Tip 3


While tip 1 and 2 were about stepping away, this tip is about diving in. You’ve heard of the saying “the only way out is through”? That can also be true for the ebbs in your creative flow. You will make good work again, without a doubt, but the time and struggle getting back to your flow state can be painful. Yet, the trick I find I use the most often is simply to power through.

While it’s true that you could just keep making garbage day after day until you have some sort of breakthrough, I think it pays to be a bit more strategic. As I finish my work, I allow myself a moment to find the good in the piece before I label it as total crap and not work the paper it’s painted on. Pinpointing the successes, even in failures, gives me something to build off of in the next piece.

Maybe it’s the color combo or the way that this part blended with that or even a happy accident that turned out pretty cool, I don’t care, I’ll take any win I can get! Each time you focus in on those successes, you are building a ladder out of the pit of shitty art.

Tip 4


While it may not feel like it when you’re wondering why you even bother to buy art supplies if all you are gonna make is terrible crap, you’ve made some wonderful art in your life. And you will again! Sometimes you just need that reminder, that you are an Artist (with a capital A!). You are good at what you do. Just look at all the amazing work you’ve made in the past!

Beyond the confidence boost, I can’t even tell you how many times I’ve looked through my old work and found a path I started down but never finished or a new direction entirely born out of looking at my old work with fresh eyes.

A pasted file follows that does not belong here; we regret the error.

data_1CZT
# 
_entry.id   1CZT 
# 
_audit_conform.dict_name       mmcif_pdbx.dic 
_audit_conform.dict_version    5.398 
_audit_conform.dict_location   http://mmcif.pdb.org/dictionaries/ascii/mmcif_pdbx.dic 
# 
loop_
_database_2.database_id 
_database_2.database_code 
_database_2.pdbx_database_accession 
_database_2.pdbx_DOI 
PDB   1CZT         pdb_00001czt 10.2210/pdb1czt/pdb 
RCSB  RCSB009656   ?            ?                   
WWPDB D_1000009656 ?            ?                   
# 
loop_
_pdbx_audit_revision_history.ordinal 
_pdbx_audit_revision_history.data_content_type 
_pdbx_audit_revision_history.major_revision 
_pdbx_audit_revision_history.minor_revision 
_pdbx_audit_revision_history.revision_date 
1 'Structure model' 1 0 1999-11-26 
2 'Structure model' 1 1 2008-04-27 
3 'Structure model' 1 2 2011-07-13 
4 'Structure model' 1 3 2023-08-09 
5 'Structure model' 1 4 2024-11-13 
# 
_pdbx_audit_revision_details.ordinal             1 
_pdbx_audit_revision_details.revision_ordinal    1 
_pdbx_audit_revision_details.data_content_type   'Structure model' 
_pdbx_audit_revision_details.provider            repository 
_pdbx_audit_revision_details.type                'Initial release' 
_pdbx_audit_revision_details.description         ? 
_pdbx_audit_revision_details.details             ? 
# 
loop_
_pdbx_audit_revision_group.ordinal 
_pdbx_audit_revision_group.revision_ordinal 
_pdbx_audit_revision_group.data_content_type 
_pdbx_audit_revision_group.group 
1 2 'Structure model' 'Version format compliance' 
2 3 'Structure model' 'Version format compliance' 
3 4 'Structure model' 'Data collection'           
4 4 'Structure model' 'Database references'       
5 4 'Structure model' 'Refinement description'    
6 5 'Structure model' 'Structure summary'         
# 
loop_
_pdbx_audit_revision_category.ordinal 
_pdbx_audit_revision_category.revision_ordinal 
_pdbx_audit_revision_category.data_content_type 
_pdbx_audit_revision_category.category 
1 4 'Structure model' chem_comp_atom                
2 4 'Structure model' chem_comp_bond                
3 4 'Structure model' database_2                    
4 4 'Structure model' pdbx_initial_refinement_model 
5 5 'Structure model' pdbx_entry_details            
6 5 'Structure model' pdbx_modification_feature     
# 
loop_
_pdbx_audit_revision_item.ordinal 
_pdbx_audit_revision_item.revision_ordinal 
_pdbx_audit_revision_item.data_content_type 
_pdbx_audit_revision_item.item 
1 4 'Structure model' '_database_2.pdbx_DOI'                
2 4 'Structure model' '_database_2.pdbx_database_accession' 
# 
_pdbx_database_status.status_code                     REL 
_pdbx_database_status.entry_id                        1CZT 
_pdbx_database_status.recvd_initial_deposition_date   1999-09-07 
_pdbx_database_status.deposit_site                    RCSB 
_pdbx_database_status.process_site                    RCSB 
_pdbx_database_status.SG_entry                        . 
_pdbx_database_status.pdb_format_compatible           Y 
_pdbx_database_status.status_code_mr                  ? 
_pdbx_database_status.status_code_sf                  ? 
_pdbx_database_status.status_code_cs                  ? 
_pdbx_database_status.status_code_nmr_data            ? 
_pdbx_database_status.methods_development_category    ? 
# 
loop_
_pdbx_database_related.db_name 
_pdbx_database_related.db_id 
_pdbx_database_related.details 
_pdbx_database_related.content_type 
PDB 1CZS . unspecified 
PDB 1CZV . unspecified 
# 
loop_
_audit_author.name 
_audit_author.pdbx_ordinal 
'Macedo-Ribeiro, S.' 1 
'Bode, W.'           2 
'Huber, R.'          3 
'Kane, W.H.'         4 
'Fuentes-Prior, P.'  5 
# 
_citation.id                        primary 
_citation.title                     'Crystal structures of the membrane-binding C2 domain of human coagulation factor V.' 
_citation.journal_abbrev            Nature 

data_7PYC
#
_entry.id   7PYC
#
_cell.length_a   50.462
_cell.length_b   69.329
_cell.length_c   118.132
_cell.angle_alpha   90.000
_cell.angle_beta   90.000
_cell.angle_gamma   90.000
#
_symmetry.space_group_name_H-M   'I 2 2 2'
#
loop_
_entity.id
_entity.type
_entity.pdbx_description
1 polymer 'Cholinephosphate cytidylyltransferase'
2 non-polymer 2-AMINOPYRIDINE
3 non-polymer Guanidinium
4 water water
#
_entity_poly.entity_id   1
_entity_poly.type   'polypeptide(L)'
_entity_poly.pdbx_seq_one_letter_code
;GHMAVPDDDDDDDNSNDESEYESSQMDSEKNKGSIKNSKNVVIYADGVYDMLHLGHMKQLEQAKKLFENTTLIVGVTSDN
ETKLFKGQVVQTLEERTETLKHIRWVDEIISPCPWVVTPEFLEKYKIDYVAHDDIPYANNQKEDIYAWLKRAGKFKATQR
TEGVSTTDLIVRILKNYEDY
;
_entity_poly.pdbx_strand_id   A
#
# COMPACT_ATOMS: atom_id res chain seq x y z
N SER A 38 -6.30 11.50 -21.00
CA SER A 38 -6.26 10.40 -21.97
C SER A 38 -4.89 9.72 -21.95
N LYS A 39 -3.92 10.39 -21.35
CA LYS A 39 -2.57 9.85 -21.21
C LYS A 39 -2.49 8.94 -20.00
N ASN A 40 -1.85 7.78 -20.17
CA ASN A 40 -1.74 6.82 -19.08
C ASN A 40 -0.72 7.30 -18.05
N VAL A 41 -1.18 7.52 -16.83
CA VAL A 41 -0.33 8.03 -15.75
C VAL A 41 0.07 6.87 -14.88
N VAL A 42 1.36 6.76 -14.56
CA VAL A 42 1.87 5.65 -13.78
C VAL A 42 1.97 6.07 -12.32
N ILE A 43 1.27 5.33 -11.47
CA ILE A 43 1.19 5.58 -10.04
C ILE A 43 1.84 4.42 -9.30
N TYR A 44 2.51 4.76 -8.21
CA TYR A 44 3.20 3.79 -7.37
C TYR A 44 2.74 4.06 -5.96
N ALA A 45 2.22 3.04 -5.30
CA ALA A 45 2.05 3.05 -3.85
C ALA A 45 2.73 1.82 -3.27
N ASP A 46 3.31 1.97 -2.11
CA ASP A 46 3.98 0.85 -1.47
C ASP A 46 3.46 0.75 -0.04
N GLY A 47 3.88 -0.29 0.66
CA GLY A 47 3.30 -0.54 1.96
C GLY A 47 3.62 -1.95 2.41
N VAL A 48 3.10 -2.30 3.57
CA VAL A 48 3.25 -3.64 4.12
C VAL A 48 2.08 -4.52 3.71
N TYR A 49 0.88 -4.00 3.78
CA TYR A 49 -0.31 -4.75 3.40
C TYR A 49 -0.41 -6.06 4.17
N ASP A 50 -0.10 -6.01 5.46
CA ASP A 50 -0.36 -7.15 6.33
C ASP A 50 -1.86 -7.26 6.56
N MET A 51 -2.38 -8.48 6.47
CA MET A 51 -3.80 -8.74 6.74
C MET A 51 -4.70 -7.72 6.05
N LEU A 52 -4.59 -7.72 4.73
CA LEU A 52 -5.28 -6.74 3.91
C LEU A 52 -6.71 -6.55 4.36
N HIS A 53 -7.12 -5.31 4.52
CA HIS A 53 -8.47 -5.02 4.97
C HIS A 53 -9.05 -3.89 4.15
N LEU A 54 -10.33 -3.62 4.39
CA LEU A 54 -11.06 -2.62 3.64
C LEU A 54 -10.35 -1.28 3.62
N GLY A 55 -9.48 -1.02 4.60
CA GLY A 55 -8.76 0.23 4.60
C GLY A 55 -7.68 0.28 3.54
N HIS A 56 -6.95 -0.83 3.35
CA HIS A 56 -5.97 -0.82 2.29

For example, my newer “Reminiscence” series (2017) was created after looking at my older piece “Never Let Me Go”(2013). I realized as I looked back at that piece, that I hadn’t explored that thought to completion. There was a lot left there to work with and expand on.

Tip 5


I can’t be the first to tell you that exercise is great for creativity. I can show you article after article about it. Exercise boosts your mood and keeps your mind sharp and heightens your thinking. It’s an obvious recommendation for how to push through a creative slump but I also think it’s good advice at all times.

My exercise of choice is running and I bet half of you just went ‘ewwww, no thank you!’ Which is totally understandable, running is not for everyone. But I think everyone has a physical activity they enjoy just waiting to be discovered. Hiking, biking, yoga, swimming, pickle ball, playing fetch with your dog, jump rope or those weird bouncy shoe-things, the opportunities to find your perfect activity is endless. The goal is to get your blood flowing and your mind on the simple task of focusing on the functioning of your body so you can get back to making art with a clear head.

Tip 6


This tip is a bit more drastic than the others but it can do wonders if you really feel like you just can’t break through. Making art is less about the finished piece and more about the process of making that piece. So it would make sense that if you want to change the result, you should try changing the process.

Use this time to experiment with different methods of art creation or even different mediums. Try making your art using collage or markers instead of paint. Change the order of how you add elements of your work or replace a portion of it entirely. Go from 2D to 3D or visa versa.